Thursday, August 22, 2013

In Georgia (The U. S. State, Not the Asian One) The Contrasts of a New Emerging America – Spectacular New High School and Xenophobic Reaction to Immigration

The American Divide Illustrated

Two stories in the New York Times illustrate the growing split in America between those who work for progress and those who fight to keep basic human liberties from people because they are Hispanic.  The first story is that of a new high school opening in Atlanta, which is normally not news but is because of this.

The new North Atlanta High School features amenities like a video production center and a cafeteria resembling a mall food court.
Dustin Chambers for The New York Times
The new North Atlanta High School features amenities like a video 
production center and a cafeteria resembling a mall food court.

The most expensive public high school ever built in Georgia opens Wednesday in an old I.B.M. office building.  With 11 stories, a 900-car parking deck and views fit for a corporate executive, the school, North Atlanta High, looks very much like the fancy office buildings and glittery shopping strips that populate its Buckhead community.

The school is an attempt by a public school system to compete, to provide great education for public school students regardless of their income or status.  And it seems to have the support of the community and to be likely to achieve its goals.

“We have a special obligation here,” said Howard E. Taylor, the new principal. “The district is digging out of a historic crisis.”

He and other educators say that the new school building is an opportunity to show that a large, urban public high school can be a viable alternative to the rising tide of charter schools, voucher systems and private education.

Some of the 1,400 students who will attend the school this year come from the wealthiest families in the region, but others, Mr. Taylor said, are homeless. Nearly half are black. About 27 percent are white and 20 percent are Hispanic. They speak more than 40 languages.

“If there was ever a model for an urban high school, this is it,” he said.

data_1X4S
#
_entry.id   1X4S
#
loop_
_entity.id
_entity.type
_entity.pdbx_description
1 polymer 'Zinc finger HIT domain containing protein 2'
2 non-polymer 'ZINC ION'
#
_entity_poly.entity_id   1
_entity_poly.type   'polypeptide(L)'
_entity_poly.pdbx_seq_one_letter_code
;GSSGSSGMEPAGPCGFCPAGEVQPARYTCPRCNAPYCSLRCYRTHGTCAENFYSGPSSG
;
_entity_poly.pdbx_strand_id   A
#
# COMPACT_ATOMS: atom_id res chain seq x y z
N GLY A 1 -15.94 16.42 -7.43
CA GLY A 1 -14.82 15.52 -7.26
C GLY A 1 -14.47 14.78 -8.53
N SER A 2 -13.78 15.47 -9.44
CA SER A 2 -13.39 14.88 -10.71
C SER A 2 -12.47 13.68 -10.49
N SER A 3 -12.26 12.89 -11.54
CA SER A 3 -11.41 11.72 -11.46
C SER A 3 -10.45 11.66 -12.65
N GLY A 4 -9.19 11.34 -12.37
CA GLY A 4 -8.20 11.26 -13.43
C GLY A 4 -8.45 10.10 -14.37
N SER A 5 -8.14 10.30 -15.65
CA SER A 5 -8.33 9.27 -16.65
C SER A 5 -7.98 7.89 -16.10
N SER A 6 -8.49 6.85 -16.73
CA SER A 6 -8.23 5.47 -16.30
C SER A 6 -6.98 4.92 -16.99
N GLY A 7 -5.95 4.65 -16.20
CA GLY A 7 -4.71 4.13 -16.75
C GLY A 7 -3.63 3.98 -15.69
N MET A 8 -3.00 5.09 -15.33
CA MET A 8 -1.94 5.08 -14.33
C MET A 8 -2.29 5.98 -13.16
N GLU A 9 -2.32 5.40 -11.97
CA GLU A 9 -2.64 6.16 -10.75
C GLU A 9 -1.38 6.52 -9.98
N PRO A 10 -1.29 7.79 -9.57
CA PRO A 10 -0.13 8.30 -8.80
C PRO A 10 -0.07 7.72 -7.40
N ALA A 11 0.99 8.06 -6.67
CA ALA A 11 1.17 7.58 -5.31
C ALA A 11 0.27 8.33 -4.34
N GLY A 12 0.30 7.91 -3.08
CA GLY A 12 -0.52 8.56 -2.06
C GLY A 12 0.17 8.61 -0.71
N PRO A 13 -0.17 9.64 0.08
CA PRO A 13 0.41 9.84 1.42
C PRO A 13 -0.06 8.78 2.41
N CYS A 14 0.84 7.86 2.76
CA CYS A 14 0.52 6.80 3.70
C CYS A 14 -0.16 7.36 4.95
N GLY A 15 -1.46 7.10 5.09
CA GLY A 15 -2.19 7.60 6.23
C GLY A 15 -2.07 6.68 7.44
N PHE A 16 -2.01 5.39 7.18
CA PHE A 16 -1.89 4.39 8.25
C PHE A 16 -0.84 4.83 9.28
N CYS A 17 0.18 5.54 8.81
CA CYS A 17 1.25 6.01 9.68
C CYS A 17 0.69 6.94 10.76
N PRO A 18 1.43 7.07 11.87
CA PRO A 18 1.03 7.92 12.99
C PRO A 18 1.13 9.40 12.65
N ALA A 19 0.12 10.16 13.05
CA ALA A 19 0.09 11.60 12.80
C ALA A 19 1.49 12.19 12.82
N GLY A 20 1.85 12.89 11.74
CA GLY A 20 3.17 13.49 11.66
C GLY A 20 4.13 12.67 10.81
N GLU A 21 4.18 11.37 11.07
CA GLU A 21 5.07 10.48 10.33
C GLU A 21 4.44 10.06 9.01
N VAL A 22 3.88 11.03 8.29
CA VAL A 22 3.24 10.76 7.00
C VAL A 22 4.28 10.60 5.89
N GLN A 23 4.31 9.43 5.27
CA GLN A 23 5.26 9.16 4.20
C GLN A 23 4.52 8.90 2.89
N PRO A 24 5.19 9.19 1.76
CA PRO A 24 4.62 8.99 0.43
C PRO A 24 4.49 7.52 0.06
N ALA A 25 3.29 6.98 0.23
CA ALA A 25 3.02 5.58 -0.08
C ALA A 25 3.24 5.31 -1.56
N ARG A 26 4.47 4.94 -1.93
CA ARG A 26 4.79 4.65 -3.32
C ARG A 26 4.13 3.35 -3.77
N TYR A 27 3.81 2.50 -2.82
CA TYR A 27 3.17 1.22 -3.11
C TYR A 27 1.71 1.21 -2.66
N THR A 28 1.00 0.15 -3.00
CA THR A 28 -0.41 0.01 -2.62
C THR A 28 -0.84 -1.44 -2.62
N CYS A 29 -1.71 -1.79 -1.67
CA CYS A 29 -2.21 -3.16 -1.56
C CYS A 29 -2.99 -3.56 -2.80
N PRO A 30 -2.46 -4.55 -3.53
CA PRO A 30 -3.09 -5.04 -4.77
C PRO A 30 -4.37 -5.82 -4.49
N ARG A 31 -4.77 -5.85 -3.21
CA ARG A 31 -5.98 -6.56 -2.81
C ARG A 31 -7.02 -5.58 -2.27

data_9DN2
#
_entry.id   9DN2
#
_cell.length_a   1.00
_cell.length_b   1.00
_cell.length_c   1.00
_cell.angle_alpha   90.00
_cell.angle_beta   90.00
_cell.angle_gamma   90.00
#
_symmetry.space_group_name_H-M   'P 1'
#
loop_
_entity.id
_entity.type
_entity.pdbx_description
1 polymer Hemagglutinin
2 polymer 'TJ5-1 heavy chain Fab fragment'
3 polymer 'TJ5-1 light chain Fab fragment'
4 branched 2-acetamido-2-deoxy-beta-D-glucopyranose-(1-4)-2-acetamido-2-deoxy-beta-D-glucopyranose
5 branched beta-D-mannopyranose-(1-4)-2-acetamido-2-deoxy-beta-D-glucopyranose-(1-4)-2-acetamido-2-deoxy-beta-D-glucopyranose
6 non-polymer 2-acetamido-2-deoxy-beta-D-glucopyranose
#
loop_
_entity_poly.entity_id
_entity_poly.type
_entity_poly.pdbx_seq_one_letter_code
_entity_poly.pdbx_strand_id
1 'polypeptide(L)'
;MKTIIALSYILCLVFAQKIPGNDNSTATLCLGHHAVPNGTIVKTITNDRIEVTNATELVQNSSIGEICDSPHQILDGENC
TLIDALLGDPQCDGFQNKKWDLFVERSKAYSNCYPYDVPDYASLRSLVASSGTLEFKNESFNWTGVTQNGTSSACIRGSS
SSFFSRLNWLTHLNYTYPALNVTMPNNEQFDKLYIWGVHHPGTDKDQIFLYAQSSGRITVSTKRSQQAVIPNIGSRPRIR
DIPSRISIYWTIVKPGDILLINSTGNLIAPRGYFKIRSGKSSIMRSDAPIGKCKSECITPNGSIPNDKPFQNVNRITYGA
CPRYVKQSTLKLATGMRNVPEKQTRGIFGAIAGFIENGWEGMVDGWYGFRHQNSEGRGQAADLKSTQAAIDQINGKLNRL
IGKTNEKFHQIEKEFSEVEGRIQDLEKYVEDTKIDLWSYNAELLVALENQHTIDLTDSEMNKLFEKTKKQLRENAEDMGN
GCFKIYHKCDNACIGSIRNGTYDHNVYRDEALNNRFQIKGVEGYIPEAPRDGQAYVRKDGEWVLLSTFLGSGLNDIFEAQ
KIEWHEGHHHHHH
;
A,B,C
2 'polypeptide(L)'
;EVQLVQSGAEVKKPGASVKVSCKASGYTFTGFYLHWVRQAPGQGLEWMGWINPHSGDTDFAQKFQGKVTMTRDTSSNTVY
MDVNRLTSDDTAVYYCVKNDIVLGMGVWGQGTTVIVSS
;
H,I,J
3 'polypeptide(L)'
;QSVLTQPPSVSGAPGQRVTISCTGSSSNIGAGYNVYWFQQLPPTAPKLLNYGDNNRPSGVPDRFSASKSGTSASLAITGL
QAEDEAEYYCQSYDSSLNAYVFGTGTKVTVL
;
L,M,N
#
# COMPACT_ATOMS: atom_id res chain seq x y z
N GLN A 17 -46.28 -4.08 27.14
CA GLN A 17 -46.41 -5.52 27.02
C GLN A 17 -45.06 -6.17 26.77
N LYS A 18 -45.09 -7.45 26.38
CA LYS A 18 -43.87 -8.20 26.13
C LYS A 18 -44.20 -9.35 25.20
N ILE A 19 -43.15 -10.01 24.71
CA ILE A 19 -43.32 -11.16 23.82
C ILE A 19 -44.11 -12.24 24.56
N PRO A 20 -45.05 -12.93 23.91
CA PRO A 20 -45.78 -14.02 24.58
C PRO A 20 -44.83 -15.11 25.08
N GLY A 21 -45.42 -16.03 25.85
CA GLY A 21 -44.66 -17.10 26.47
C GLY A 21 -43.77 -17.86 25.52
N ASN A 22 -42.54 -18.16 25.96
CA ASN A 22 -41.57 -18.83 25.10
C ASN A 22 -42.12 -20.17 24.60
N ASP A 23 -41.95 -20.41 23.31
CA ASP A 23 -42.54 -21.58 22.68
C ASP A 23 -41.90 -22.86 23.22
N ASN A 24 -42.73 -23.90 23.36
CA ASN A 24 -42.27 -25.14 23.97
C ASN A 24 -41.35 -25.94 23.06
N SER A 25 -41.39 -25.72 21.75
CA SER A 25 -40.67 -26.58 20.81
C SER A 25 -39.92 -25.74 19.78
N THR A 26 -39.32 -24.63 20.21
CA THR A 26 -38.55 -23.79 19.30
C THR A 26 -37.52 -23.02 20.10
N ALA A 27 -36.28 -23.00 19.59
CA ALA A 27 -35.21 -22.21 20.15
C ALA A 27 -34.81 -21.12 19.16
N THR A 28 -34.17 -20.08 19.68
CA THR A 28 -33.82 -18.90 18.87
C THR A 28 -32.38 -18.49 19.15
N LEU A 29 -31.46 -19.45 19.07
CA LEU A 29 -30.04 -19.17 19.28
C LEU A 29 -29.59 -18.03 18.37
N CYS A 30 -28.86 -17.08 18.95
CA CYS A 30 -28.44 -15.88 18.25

The goal is to move the school from its graduation rate of about 61 percent — a rate so low it helped lead to the ouster of top administrators last fall — to 90 percent.

There is a lot at stake here, because if this school is successful it demonstrates that public education, education that takes care of everyone, is a viable system even in a conservative state.

And speaking of conservatives, the other story about Georgia illustrates the dark side of America.  This story is about one man’s crusade against Hispanics.

D. A. King, who quit his job as an insurance agent a decade ago to wage a full-time campaign against illegal immigration in Georgia, is one reason this state rivals Arizona for the toughest legal crackdown in the country. With his Southern manners and seersucker jackets, he works the halls of the gold-domed statehouse, familiar to all, polite and uncompromising.

Mr. King’s motivation is personal, based on experiences he had in interacting with the Hispanic population.  And he is dedicated, strongly dedicated to his cause.  And yes he is colored by prejudice however much he might protest.

In Georgia, Mr. King has not been afraid to take on many adversaries, including the farmers and growers, business organizations, labor unions and Latinos. A big-shouldered former Marine, he often shows up with his own placards at rallies called by his opponents — just to let them know he is watching.

“I was taught that we have an American culture to which immigrants will assimilate,” Mr. King said. “And I am incredibly resentful that’s not what’s happening anymore.”

The history of the United States is filled with people like Mr. King, people who said the same thing he says when they talked about the Irish, or the Italians or the Jewish people or the Chinese and just about every other group that has come to America and made the nation the great success that it is today.  And history will largely discard Mr. King the way it has discarded those other critics.  History will only remember their bitter, ugly, losing fight and how North Atlanta High School was a true multi-cultural success.

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